The retina is like the film in a camera. It is the seeing tissue of the eye. When the focused light hits the retina, a picture is created and sent to the brain through the optic nerve (the nerve of the eye), thus giving us vision.
Retina has two parts: The Peripheral retina and Central Macula. Macula being the central part, is capable of producing sharp and clear image. This clear images enable us to read , write and do all fine work.
Conditions like Diabetes, Age related Macular degeneration and Macular holes can damage retina.
In VISION CARE we treat the diabetic retinopathy ,age related macular degeneration , macular edema, hyper tensive retinopathy , retinal detachment under the guidance from the retinal specialist Dr. Sachin V. Mahuli
Vision with Macular Degeneration
In VISION CARE we offer the following facilities
- detail fundus check up with dilation ,
- laser treatment for diabetic patients,hyeypertensive changes in the eye
- vein and artery occlusion
- age related macular degeneration
- retinal detachment
Laser is a highly concentrated light that is beamed onto the retina to treat the desired area. It is a painless Out Patient procedure, lasting about 10-30 minutes that does not require admission. It may require more than one sitting to complete the treatment. In majority of cases, the aim of laser treatment is to try to prevent further loss of vision. It can not regain the vision already lost due to retinal disease. After the laser treatment, the patient may require to undergo repeat Fluorescein Angiography at a later date to monitor the response, and may require more laser if indicated.
Lasers are commonly used in the following conditions:
Diabetic Retinopathy – the damaged small vessels of the retina leak fluid and blood, causing swelling of the retina. These changes decrease vision if the central part is affected. Laser is done to seal these leaks. However laser is done to prevent or retard further loss of vision and not to improve vision. In severe changes when new blood vessels have grown (Proliferative Diabetic Retinopathy), multiple sittings of laser are needed to regress these vessels. This is called Pan Retinal Photocoagulation and is highly effective in preventing severe visual loss due to recurrent bleeding in vitreous.
Retinal tears and holes – In a retinal tear or a hole without a retinal detachment, laser is done prophylactically to seal the hole and prevent or limit the detachment.
Age Related Macular Degeneration – In patients with wet type of AMD not involving the central part, laser can be done to close the Choroidal Neovascular Membrane. This can prevent severe visual loss. However in patients with central involvement, other specific lasers are used like- Photo Dynamic Therapy (PDT) with verteporfin and Transpupillary Thermo Therapy (TTT) with Diode laser.
Other Retinal vascular disorders – like retinal vein occlusions and Eales disease also require laser at times. In venous occlusions, the central retina may swell up due to fluid collection leading to reduced vision. Such cases require laser to decrease the swelling, which may help in improving the vision. Venous occlusions may also lead to new vessel formation, which needs laser to regress these vessels. Similarly in Eales disease, laser is required to reduce recurrent vitreous hemorrhages. Laser is also useful in selected cases with Central Serous Retinopathy (CSR).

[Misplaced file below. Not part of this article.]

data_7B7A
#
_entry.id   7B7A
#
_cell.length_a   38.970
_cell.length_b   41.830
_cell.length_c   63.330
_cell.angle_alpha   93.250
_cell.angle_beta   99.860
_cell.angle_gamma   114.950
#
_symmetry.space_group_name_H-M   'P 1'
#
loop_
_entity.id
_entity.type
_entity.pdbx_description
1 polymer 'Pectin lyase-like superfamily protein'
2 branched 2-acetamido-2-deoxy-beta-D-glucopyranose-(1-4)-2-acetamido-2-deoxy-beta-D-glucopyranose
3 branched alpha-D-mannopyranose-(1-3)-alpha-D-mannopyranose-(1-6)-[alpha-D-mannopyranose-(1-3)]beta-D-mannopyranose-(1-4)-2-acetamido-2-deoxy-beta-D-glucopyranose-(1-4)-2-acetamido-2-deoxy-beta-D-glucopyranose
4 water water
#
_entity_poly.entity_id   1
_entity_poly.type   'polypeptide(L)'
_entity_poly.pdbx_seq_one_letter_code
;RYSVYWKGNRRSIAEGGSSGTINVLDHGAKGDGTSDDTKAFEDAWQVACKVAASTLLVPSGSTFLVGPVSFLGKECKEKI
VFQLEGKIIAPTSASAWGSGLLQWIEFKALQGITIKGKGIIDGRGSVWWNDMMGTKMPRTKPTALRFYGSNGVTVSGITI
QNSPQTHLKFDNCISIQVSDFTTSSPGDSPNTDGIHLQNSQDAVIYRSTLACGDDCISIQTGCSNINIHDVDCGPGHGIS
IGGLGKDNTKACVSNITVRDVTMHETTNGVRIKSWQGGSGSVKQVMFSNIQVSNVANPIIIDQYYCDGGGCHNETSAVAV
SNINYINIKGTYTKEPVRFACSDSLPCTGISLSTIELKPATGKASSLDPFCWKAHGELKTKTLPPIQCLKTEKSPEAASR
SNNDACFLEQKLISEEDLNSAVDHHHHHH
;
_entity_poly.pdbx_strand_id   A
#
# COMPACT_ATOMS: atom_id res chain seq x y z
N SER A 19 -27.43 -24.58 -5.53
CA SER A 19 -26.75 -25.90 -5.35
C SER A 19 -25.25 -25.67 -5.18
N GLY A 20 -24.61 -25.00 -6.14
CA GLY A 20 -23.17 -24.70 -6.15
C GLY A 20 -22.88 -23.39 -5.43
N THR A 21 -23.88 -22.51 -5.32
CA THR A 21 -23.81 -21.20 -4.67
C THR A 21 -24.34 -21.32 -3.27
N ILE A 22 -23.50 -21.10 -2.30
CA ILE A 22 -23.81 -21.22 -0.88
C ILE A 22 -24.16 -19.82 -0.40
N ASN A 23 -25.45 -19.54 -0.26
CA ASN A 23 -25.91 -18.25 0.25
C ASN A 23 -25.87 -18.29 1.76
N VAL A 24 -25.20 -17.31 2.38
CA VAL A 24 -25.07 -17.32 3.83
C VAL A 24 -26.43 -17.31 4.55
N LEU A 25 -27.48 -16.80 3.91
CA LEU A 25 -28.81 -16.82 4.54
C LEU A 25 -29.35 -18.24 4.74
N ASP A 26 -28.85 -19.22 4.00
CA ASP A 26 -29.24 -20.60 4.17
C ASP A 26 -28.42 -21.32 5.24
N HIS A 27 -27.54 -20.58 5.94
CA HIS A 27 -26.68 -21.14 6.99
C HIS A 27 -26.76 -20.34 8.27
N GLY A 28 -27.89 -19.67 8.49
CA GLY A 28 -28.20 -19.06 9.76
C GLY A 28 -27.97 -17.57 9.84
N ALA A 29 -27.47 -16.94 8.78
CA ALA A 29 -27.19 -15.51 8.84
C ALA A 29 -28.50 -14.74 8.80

Diabetes can affect the eyes and vision in a number of ways. It may lead to frequent fluctuations in vision, cataract in young age, decreased vision due to involvement of optic nerve, temporary paralysis of the muscles controlling the movement of eyes and thus double vision. The most significant complication of diabetes in eye is diabetic retinopathy and its complications.
What is diabetic retinopathy?
Retina is the inner most layer of the eye that is sensitive to light. Diabetes affects the small vessels of the retina in the eye. There are various stages of diabetic retinopathy:
Non-proliferative or background diabetic retinopathy : When blood vessels in the retina are damaged, they can leak fluid or bleed. This causes the retina to swell and form deposits called exudates. This is an early form of diabetic retinopathy and may not lead to any decrease in vision, but it can lead to other more serious forms of retinopathy that affect the vision.
Macular edema : The fluid and exudates collects in the macula (the part of the retina that allows us to see fine details), thus decreasing the vision. Sometimes there may be a macular edema without any loss of vision. Therefore it is important to have periodic checkup to detect and treat these conditions at an early stage.
Proliferative diabetic retinopathy: This is an advanced stage of diabetic retinopathy, where the blood supply of
retina is compromised. In response to this, new fragile blood vessels grow on the surface of the retina (neovascularization). These new vessels are very fragile and bleed easily. These may lead to serious vision problems if they bleed into the vitreous (the clear, jelly-like substance that fills the center of the eye) which is known as vitreous hemorrhage. This prevents the light from reaching the retina and thus can blur the vision. The new blood vessels and the bleed into the vitreous can also cause scar tissue to develop, which can pull the retina away from the back of the eye. This is known as retinal detachment, and can lead to blindness if untreated.